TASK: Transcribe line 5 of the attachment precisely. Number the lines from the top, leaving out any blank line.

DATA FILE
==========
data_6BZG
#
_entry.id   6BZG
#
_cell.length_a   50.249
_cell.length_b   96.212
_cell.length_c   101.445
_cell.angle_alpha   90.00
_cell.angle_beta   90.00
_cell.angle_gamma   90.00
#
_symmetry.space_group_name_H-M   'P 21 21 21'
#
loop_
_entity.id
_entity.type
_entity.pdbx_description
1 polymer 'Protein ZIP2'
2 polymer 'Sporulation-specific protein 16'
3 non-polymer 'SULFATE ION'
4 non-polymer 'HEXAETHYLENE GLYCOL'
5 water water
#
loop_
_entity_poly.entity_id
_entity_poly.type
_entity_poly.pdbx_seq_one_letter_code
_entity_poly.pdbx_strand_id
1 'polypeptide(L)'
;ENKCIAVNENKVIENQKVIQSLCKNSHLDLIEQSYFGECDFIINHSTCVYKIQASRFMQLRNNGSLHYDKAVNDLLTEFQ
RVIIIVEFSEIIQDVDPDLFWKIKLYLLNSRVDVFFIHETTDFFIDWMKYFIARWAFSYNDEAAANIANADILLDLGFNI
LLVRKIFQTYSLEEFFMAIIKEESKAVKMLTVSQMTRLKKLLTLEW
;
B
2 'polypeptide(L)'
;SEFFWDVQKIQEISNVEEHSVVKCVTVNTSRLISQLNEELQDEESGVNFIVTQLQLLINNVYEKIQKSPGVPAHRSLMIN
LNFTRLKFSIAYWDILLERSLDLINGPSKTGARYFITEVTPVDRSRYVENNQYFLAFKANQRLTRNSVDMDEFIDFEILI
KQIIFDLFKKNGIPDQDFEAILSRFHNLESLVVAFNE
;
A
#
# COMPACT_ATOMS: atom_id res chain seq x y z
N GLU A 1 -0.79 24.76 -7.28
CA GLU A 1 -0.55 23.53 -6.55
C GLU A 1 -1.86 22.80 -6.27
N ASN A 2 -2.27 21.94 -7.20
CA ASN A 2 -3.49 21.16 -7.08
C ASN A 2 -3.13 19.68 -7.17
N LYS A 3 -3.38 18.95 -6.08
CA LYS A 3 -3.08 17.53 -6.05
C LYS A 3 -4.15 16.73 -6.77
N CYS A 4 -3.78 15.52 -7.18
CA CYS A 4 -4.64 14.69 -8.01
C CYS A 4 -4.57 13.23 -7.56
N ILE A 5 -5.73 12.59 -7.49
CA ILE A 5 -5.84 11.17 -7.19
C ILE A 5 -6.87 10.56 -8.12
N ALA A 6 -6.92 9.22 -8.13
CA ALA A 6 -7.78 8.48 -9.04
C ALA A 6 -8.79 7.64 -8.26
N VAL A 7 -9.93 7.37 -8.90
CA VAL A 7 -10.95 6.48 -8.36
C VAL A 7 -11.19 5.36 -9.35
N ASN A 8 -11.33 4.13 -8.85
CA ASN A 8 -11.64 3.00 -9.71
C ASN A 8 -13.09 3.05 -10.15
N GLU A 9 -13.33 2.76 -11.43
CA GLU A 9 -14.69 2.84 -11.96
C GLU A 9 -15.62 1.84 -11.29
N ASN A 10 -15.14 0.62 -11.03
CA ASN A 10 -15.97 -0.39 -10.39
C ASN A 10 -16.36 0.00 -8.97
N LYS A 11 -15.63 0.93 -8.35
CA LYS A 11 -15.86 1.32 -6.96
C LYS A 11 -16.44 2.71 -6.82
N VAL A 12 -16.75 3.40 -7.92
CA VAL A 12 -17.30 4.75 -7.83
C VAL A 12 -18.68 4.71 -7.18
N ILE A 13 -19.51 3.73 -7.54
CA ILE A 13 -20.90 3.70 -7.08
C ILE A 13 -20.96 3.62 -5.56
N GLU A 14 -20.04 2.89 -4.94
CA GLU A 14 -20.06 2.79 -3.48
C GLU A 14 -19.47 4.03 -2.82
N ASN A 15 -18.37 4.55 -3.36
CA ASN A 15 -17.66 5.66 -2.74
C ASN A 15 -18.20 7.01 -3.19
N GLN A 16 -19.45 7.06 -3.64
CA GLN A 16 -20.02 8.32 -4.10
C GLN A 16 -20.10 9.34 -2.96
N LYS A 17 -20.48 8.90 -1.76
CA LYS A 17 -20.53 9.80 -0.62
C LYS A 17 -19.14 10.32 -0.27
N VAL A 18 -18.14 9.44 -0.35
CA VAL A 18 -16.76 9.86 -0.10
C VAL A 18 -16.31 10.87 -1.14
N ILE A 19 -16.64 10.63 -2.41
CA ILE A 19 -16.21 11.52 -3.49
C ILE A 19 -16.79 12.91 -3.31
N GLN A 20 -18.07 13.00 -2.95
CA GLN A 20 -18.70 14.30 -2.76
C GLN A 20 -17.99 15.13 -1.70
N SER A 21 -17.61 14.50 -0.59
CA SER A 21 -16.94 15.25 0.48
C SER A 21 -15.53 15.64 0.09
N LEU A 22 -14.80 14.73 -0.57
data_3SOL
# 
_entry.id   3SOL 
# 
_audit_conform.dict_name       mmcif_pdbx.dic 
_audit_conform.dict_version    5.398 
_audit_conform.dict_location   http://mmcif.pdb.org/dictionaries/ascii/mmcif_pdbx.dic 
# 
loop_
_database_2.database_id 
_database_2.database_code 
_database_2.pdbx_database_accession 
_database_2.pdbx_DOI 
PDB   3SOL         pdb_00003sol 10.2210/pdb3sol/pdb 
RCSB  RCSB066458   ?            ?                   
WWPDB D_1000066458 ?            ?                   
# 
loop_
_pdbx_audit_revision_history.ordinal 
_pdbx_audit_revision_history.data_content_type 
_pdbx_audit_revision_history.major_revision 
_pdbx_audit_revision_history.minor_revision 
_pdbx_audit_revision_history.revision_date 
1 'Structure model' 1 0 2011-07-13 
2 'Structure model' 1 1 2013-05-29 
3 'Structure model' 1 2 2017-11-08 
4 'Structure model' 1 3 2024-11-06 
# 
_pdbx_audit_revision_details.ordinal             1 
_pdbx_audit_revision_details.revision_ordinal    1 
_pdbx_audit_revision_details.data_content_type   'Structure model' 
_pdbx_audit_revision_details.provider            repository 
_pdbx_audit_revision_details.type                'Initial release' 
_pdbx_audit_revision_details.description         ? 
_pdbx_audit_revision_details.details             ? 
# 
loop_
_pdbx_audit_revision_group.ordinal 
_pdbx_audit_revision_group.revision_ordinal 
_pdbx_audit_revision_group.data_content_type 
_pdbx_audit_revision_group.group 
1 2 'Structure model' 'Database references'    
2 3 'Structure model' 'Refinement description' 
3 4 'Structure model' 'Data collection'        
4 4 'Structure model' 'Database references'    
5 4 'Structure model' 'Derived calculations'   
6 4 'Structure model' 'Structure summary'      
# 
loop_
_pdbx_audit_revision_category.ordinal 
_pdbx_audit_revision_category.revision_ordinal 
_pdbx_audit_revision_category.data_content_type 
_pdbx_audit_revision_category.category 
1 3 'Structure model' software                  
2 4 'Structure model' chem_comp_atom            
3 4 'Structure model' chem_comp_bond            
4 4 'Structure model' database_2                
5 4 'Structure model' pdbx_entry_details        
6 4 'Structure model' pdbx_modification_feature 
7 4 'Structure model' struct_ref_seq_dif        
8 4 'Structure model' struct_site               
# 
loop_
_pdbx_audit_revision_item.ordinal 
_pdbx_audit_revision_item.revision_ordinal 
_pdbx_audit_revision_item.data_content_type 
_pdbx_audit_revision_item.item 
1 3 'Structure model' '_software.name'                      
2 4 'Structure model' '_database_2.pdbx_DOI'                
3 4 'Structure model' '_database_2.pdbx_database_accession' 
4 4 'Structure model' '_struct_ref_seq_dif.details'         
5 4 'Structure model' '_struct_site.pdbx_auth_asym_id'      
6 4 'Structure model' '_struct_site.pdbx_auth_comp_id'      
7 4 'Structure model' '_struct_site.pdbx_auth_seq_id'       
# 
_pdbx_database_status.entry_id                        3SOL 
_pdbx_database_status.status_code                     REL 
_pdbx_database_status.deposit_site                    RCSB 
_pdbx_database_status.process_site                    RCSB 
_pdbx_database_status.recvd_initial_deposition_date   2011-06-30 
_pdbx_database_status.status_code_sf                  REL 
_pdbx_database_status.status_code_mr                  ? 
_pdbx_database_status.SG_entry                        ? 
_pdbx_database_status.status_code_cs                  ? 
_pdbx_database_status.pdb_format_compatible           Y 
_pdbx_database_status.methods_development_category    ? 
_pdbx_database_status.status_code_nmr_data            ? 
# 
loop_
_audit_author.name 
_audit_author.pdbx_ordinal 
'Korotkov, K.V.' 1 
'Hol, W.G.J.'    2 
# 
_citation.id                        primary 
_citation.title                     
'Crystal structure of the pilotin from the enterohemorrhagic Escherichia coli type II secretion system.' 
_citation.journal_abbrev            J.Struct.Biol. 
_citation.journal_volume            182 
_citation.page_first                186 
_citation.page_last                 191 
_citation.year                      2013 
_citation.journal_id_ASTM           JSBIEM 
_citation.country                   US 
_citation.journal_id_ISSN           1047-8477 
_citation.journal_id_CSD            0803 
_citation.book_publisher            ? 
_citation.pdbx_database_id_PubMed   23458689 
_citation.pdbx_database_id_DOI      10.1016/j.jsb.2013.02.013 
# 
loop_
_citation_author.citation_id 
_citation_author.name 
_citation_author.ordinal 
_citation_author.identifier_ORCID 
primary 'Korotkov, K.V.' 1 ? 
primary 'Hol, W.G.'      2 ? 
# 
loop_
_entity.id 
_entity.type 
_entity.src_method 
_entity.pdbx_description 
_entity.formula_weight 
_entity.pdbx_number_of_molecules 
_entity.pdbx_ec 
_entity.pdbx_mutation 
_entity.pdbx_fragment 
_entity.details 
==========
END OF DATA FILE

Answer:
_cell.length_a   50.249